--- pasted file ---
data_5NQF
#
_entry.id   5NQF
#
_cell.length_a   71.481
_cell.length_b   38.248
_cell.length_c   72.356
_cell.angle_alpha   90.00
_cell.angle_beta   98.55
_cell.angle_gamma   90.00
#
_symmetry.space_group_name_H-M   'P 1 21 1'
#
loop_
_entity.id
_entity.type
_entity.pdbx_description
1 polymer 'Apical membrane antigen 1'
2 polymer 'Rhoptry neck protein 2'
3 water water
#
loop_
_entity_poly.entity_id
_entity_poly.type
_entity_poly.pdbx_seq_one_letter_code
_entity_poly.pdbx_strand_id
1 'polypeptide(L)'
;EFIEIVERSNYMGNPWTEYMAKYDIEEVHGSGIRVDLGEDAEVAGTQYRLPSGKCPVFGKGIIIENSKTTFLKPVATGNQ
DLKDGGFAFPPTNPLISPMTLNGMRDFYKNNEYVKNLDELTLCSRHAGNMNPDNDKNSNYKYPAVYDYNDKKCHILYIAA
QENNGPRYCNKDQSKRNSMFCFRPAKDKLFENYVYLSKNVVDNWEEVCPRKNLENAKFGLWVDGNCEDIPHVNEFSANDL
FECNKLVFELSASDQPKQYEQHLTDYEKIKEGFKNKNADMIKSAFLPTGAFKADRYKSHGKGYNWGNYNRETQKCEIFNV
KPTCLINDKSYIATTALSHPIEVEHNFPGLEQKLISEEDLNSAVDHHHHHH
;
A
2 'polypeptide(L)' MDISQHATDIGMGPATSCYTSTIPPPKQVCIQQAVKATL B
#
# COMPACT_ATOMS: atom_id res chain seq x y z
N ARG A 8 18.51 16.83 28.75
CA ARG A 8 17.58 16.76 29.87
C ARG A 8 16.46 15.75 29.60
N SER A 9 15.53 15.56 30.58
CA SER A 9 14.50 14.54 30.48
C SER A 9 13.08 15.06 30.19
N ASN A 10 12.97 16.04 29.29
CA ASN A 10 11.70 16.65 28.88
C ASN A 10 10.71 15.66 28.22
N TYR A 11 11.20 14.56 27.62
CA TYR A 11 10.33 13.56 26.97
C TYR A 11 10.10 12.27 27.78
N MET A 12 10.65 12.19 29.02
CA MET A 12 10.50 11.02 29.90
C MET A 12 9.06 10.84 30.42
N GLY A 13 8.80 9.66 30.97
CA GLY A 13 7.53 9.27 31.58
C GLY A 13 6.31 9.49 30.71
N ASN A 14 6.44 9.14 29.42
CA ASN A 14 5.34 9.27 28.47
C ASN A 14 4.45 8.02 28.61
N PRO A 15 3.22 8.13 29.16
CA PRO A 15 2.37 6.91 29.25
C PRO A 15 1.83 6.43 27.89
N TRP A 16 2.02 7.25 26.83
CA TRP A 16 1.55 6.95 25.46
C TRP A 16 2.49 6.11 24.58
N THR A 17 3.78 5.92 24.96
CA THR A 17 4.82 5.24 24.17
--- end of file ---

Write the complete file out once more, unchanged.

data_5NQF
#
_entry.id   5NQF
#
_cell.length_a   71.481
_cell.length_b   38.248
_cell.length_c   72.356
_cell.angle_alpha   90.00
_cell.angle_beta   98.55
_cell.angle_gamma   90.00
#
_symmetry.space_group_name_H-M   'P 1 21 1'
#
loop_
_entity.id
_entity.type
_entity.pdbx_description
1 polymer 'Apical membrane antigen 1'
2 polymer 'Rhoptry neck protein 2'
3 water water
#
loop_
_entity_poly.entity_id
_entity_poly.type
_entity_poly.pdbx_seq_one_letter_code
_entity_poly.pdbx_strand_id
1 'polypeptide(L)'
;EFIEIVERSNYMGNPWTEYMAKYDIEEVHGSGIRVDLGEDAEVAGTQYRLPSGKCPVFGKGIIIENSKTTFLKPVATGNQ
DLKDGGFAFPPTNPLISPMTLNGMRDFYKNNEYVKNLDELTLCSRHAGNMNPDNDKNSNYKYPAVYDYNDKKCHILYIAA
QENNGPRYCNKDQSKRNSMFCFRPAKDKLFENYVYLSKNVVDNWEEVCPRKNLENAKFGLWVDGNCEDIPHVNEFSANDL
FECNKLVFELSASDQPKQYEQHLTDYEKIKEGFKNKNADMIKSAFLPTGAFKADRYKSHGKGYNWGNYNRETQKCEIFNV
KPTCLINDKSYIATTALSHPIEVEHNFPGLEQKLISEEDLNSAVDHHHHHH
;
A
2 'polypeptide(L)' MDISQHATDIGMGPATSCYTSTIPPPKQVCIQQAVKATL B
#
# COMPACT_ATOMS: atom_id res chain seq x y z
N ARG A 8 18.51 16.83 28.75
CA ARG A 8 17.58 16.76 29.87
C ARG A 8 16.46 15.75 29.60
N SER A 9 15.53 15.56 30.58
CA SER A 9 14.50 14.54 30.48
C SER A 9 13.08 15.06 30.19
N ASN A 10 12.97 16.04 29.29
CA ASN A 10 11.70 16.65 28.88
C ASN A 10 10.71 15.66 28.22
N TYR A 11 11.20 14.56 27.62
CA TYR A 11 10.33 13.56 26.97
C TYR A 11 10.10 12.27 27.78
N MET A 12 10.65 12.19 29.02
CA MET A 12 10.50 11.02 29.90
C MET A 12 9.06 10.84 30.42
N GLY A 13 8.80 9.66 30.97
CA GLY A 13 7.53 9.27 31.58
C GLY A 13 6.31 9.49 30.71
N ASN A 14 6.44 9.14 29.42
CA ASN A 14 5.34 9.27 28.47
C ASN A 14 4.45 8.02 28.61
N PRO A 15 3.22 8.13 29.16
CA PRO A 15 2.37 6.91 29.25
C PRO A 15 1.83 6.43 27.89
N TRP A 16 2.02 7.25 26.83
CA TRP A 16 1.55 6.95 25.46
C TRP A 16 2.49 6.11 24.58
N THR A 17 3.78 5.92 24.96
CA THR A 17 4.82 5.24 24.17